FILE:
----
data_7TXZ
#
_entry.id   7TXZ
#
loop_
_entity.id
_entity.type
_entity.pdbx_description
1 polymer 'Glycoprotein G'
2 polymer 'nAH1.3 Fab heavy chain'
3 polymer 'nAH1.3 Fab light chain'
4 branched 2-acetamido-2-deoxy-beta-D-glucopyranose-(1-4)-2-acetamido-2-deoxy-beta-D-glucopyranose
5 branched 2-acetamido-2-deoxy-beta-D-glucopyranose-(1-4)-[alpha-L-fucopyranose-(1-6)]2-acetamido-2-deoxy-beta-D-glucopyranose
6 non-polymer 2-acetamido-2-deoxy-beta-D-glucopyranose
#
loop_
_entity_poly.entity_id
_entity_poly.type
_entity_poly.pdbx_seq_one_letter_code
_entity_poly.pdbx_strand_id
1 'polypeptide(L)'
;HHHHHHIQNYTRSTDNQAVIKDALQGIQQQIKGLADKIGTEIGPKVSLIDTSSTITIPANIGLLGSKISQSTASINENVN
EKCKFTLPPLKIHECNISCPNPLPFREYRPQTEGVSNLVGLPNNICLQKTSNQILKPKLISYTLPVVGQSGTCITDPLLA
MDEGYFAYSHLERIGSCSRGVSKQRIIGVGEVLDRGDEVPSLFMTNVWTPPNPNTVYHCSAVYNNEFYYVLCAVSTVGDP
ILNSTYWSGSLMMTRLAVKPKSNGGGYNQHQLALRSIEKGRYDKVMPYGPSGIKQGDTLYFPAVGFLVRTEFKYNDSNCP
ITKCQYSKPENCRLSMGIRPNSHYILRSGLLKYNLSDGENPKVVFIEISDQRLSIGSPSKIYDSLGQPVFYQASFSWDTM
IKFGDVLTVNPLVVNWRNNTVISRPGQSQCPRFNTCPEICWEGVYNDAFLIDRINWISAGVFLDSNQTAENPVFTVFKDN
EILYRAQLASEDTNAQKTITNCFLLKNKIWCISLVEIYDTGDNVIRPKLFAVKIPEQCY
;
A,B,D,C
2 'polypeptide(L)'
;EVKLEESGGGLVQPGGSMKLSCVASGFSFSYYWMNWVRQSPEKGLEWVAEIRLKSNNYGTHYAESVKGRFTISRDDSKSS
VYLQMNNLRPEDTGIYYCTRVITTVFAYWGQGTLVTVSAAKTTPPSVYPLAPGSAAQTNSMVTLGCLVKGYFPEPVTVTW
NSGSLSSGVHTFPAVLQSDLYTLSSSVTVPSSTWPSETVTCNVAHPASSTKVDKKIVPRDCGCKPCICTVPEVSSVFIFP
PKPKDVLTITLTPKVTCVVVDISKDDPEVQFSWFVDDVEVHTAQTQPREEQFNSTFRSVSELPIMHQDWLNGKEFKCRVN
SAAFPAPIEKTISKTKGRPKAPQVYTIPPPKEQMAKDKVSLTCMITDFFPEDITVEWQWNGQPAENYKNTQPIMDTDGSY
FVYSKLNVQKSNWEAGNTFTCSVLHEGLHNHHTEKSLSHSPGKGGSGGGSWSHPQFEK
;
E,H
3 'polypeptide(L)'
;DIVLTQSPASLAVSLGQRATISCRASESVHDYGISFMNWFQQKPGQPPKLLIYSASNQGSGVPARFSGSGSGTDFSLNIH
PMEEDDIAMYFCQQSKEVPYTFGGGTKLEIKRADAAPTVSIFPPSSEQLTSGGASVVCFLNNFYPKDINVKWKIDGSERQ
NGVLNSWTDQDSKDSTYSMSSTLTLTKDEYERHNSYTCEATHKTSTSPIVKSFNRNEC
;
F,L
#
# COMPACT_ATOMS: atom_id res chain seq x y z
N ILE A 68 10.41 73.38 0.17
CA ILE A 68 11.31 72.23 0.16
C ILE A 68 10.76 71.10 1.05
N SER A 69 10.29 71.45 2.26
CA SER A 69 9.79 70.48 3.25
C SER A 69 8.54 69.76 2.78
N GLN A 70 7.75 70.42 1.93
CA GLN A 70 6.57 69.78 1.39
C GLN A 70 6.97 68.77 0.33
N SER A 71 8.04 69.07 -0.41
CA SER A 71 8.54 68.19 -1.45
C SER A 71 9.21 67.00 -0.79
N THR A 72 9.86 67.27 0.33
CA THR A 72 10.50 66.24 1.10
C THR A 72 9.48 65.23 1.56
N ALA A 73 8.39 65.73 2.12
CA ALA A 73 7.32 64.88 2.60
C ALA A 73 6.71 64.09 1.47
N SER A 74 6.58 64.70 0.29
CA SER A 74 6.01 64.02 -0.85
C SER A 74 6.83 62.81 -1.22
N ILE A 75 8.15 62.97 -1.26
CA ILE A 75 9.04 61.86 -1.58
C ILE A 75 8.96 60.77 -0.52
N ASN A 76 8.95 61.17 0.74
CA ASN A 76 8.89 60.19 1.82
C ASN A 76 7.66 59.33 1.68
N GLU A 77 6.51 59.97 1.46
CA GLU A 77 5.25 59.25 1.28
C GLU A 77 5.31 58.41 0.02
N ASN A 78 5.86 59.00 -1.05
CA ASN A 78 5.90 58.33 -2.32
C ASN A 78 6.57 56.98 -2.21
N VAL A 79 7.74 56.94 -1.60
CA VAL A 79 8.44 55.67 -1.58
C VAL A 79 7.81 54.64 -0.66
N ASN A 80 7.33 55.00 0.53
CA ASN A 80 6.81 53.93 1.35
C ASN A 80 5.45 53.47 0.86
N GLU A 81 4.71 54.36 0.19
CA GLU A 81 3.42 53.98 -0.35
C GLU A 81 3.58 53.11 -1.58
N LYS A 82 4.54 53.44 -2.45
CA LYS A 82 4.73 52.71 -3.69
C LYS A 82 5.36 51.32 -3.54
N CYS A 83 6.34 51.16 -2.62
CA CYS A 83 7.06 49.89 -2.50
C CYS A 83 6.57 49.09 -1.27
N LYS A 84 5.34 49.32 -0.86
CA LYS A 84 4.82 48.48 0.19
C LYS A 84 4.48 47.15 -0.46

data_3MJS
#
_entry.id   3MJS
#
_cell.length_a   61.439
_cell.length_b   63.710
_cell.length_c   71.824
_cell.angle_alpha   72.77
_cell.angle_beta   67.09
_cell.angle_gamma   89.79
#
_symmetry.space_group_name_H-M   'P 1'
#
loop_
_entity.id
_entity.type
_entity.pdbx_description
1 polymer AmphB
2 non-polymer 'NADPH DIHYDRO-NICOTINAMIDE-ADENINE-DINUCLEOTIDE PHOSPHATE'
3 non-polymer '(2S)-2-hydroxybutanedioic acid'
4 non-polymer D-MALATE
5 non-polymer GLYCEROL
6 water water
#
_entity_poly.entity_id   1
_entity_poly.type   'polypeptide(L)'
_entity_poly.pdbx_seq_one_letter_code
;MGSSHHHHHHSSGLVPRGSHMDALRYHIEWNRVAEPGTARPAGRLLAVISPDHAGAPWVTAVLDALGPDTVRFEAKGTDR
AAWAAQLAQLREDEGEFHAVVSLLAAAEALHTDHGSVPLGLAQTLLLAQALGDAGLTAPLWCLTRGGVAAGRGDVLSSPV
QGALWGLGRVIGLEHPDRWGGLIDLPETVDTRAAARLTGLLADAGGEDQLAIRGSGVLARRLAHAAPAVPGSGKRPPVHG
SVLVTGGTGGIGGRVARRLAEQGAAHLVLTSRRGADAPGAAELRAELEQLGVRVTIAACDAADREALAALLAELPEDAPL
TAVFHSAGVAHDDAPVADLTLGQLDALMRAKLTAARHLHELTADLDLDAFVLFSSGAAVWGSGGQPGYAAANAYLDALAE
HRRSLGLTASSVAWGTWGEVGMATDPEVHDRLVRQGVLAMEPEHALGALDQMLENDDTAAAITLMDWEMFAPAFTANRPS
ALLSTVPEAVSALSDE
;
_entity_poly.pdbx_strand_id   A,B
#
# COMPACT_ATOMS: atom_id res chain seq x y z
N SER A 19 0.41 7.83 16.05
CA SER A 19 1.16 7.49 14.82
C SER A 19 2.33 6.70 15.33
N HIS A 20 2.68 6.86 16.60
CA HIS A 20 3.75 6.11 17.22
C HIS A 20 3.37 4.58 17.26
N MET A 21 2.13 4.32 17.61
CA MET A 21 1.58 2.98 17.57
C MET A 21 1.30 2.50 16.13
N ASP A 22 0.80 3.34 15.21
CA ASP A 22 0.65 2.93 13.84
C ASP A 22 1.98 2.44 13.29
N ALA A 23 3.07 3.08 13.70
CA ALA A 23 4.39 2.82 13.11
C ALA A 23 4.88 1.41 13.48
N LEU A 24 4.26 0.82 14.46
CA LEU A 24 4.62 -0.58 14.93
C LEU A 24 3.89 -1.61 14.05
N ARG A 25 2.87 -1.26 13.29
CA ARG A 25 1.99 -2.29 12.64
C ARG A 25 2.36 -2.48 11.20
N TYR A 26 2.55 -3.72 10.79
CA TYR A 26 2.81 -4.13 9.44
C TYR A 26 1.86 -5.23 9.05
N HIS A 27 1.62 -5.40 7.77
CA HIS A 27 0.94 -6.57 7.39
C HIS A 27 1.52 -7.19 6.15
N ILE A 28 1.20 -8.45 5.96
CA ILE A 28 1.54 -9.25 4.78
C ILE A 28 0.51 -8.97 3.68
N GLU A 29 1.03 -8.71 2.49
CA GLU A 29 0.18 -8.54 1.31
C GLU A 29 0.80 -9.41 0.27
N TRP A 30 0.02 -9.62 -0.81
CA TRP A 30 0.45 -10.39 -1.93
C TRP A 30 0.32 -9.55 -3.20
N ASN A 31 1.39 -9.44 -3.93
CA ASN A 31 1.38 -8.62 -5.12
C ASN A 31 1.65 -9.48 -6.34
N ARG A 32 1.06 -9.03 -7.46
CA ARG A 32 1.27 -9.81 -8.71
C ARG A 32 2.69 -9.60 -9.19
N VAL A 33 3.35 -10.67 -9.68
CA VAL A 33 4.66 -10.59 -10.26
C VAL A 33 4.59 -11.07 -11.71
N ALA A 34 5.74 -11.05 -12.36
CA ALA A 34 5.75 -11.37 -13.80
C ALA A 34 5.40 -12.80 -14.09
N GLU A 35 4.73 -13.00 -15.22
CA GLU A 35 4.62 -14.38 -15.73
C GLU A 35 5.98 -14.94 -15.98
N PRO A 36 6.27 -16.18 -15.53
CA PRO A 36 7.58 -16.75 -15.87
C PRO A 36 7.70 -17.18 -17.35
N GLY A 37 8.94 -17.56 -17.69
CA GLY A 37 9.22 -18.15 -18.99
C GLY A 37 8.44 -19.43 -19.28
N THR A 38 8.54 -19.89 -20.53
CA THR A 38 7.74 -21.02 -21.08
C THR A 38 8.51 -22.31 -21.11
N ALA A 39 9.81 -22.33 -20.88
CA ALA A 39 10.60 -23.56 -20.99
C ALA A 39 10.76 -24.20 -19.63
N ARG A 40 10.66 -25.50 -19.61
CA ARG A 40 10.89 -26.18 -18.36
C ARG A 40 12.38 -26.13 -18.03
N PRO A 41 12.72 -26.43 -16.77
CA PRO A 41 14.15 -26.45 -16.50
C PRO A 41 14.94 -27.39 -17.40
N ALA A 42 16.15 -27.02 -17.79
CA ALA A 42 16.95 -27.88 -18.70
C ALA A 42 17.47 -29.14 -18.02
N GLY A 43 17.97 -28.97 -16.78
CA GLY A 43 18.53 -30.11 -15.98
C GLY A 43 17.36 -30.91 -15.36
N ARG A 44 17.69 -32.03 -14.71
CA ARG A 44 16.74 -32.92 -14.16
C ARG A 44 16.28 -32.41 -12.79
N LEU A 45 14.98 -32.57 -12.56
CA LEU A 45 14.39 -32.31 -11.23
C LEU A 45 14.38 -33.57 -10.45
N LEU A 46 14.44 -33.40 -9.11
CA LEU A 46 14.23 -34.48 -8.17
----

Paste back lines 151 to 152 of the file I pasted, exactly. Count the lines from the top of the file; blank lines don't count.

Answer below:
C ALA A 23 4.88 1.41 13.48
N LEU A 24 4.26 0.82 14.46